Since the reactivities of the diazo compounds are different there were variations in the reaction times (see Table 1). The reaction of the dihydrofuran intermediates 4, 5 and 6 with excess of primary amines in the presence of glacial acetic acid afforded the corresponding substituted pyrroles 7an in moderate to good yields (Table 1). Slightly different reactivity between 4, 5 and 6 was observed since the former reaction involves a nucleophilic attack to vinylogous carbonyls of 3-carbonyl-dihydrofurans.

Table 1: Substituted pyrroles (7an) prepared by this methodology.

Entry 7a–n R1 R2 R3 t (h) Yield (%)
1 7a OEt Me Benzyl [29] 52 72
2 7b OEt Me Decyl [29] 60 79
3 7c OEt Me Cyclohexyl [29] 72 74
4 7d OEt Me Isopropyl [31] 76 21
5 7e OEt Me Butyl 48 69
6 7f Me Me Decyl [29] 44 66
7 7g Me Me Benzyl [29] 61 73
8 7h Me Me Cyclohexyl [29] 56 64
9 7i Me Me Isopropyl 54 23
10 7j Me Me Butyl [29] 51 62
11 7k H H Benzyl [30] 48 86
12 7l H H Butyl [32] 48 83
13 7m H H Propyl [33] 48 85
14 7n H H H [34] 24 65

In general, the yields were dependent basically on the reactivity of the diazocompounds. In fact, diazocompound 3 led to higher yields and lower reaction times than 1 or 2 (entries 11–14). Most of the amines had little influence on the reaction yields, with the exception of isopropylamine that led to the pyrroles in lower yields (entries 4 and 9), probably due to steric hindrance of the methyl groups. In some experiments the products were obtained in a high degree of purity (entries 11 and 14). Additionally, pyrrole 7k, in our previous work [30], was obtained in 16% yield and by using this methodology was obtained in higher yield (86%, entry 11).

Conclusion

In summary, this one-pot methodology for the synthesis of substituted pyrroles from α-diazocarbonyl compounds is a very straightforward route to construct variously substituted compounds of this class starting from readily available precursors.

Experimental

Analytical grade solvents were used. Butyl vinyl ether was freshly distilled before being used. Column chromatography was performed on silica gel 60 (Merck 70–230 mesh). Infrared spectra were recorded on a Perkin-Elmer 1420 spectrophotometer. NMR spectra were recorded with a Varian Unity Plus 300 spectrometer, operating at 300 MHz (1H) and 75 MHz (13C), with tetramethylsilane as the internal standard. Ethyl 2-diazoacetoacetate (1) [35], 3-diazopentane-2,4-dione (2) [36], and diazomalonaldehyde (3) [37] were prepared following the procedures described in the literature. Purified samples were used for measuring physical constants and spectral data. High-resolution mode TOF-ESIMS mass spectra were obtained with Hewlett Packard 5985 instrument.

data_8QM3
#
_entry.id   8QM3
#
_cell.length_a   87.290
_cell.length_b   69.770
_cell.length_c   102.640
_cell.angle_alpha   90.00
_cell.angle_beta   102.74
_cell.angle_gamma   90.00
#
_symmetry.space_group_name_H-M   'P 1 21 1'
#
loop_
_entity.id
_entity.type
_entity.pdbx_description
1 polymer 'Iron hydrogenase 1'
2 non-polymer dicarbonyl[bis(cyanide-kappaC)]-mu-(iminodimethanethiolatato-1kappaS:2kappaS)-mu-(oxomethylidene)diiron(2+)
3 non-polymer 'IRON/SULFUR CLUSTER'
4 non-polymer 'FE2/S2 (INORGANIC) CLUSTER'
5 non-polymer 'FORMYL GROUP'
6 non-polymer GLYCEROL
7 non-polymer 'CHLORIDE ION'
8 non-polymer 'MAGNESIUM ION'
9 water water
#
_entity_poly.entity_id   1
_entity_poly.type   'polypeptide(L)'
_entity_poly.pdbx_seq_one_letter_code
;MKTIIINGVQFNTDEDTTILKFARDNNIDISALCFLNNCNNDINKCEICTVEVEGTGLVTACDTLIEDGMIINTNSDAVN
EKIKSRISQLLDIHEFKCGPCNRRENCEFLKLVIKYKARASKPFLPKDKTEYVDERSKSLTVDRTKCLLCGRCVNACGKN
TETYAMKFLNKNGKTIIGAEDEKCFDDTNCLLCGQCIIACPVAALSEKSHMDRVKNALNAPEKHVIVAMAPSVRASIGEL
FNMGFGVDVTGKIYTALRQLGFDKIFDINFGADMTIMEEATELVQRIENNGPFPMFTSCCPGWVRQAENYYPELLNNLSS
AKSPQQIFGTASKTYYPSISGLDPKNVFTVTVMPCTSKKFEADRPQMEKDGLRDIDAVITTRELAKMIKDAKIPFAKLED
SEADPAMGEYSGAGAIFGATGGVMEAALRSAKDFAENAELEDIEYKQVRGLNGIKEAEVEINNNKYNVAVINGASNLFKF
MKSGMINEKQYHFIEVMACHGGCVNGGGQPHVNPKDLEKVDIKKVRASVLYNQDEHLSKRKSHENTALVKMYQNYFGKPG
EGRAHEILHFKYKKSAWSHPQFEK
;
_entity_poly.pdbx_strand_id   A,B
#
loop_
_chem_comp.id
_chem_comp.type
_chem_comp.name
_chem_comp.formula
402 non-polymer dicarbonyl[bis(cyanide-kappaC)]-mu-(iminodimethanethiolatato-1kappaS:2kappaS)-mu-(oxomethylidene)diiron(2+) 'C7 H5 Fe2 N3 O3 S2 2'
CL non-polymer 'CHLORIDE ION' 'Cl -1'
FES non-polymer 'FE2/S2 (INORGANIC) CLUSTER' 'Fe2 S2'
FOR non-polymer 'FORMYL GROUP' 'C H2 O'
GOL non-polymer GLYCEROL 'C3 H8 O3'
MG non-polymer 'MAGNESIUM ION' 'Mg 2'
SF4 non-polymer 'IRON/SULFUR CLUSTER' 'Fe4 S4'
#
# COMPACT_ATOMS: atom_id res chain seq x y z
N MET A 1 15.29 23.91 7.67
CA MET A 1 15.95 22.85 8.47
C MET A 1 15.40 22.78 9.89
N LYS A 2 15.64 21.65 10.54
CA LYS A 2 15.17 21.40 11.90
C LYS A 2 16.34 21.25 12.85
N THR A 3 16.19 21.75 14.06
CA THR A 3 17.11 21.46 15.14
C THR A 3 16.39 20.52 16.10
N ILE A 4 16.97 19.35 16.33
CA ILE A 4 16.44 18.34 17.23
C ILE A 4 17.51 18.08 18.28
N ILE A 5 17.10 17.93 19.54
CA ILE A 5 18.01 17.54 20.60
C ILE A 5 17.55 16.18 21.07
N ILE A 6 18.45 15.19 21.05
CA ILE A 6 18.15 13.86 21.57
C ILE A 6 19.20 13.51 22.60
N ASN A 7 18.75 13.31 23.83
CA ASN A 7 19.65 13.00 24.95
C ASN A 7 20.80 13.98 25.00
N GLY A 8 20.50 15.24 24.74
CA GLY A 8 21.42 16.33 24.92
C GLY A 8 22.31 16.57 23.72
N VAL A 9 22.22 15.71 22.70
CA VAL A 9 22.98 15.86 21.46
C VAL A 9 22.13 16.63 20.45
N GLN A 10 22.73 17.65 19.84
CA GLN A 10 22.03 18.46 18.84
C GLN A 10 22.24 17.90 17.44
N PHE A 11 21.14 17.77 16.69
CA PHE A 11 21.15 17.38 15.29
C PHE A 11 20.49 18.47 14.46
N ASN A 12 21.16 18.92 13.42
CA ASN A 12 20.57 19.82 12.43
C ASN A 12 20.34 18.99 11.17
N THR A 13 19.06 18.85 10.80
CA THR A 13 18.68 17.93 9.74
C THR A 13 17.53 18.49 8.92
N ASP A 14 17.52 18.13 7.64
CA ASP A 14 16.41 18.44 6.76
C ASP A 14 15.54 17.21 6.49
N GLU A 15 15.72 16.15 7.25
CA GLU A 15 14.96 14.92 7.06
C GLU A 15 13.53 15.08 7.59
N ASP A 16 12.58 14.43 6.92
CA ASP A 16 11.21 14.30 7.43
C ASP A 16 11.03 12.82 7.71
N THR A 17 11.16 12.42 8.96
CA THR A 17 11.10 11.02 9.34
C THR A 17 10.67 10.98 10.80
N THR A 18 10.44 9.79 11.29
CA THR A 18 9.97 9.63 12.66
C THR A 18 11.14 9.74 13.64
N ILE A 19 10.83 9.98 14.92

General procedure

A solution of the diazodicarbonyl compound (13, 2 mmol) in 5 mL of freshly distilled butyl vinyl ether was slowly added by a syringe pump, at a rate of 1.0 mL/h, to a stirred suspension of dirhodium tetraacetate (0.2 mmol) in 5.0 mL of the same butyl vinyl ether as solvent, under a nitrogen atmosphere. The stirring was continued until the disappearance of the diazodicarbonyl compound followed by the addition of the appropriate amine (4 mmol) and of 0.2 mL of glacial acetic acid. The mixture was stirred for the total time described in the Table 1. The solvent was removed under reduced pressure leading to a residue, which was purified by chromatography column on silica gel, using a gradient mixture of hexane/chloroform or chloroform/acetone as the eluent. For the compound 7n (entry 14), the butyl vinyl ether solution was saturated with ammonia and stirred for 24 h.

1-Butyl-2-methyl-1H-pyrrole-3-carboxylic acid ethyl ester (7e). It was obtained as a yellow oil. IR νmax/cm−1: 2595, 2873, 1701, 1464; 1H NMR (300 MHz, CDCl3) δ 0.93 (3H, t, J = 7.2 Hz), 1.35 (3H, t, J = 7.2 Hz), 1.45 (2H, sept, J = 7.2 Hz), 1.68 (2H, quint, J = 7.5 Hz), 2.47 (3H, s), 3.84 (2H, t, J = 7.5 Hz), 4.22 (2H, q, J = 7.2 Hz), 6.53 (1H, d, J = 3.0 Hz), 6.55 (1H, d, J = 3.0 Hz); 13C NMR (75 MHz, CDCl3) δ 10.5 (CH3), 13.7 (C-4′), 14.1 (OCH2CH3), 19.3 (C-3′), 32.8 (C-2′), 45.8 (C-1′), 58.9 (OCH2CH3), 109.5 (C-4), 112.0 (C-3), 119.1 (C-5), 135.3 (C-2), 165.0 (C=O). HRMS calcd for C12H20NO2 [M+H]+: 210.1494, found 210.2959.

1-(1-Isopropyl-2-methyl-1H-pyrrol-3-yl)-ethanone (7i). It was obtained as a brown oil. IR νmax/cm−1: 2925, 2871, 1738; 1H NMR (300 MHz, CDCl3) δ 1.25 (3H, t, J = 7.0 Hz), 1.27 (3H, t, J = 7.0 Hz), 2.40 (3H, s), 2.53 (3H, s), 3.67–3.80 (1H, m), 6.48 (1H, d, J = 3.0 Hz), 6.53 (1H, d, J = 3.0 Hz); 13C NMR (75.0 MHz, CDCl3) δ 11.0 (CH3C2), 28.7 (CH3C=O), 32.4 and 32.7 (C-2′), 46.1 (C-1′), 109.3 (C-4), 119.1 (C-5), 120.5 (C-3), 134.1 (C-2), 195.4 (C=O). HRMS calcd for C10H16NO [M+H]+: 166.1232, found 166.2433.

Acknowledgements

Fellowships granted to M.G.F. by CAPES and M.C.B.V.S. and V.F.F. by CNPq (Brazil) are gratefully acknowledged. This work was partially supported by CNPq (National Council of Research of Brazil) and FAPERJ.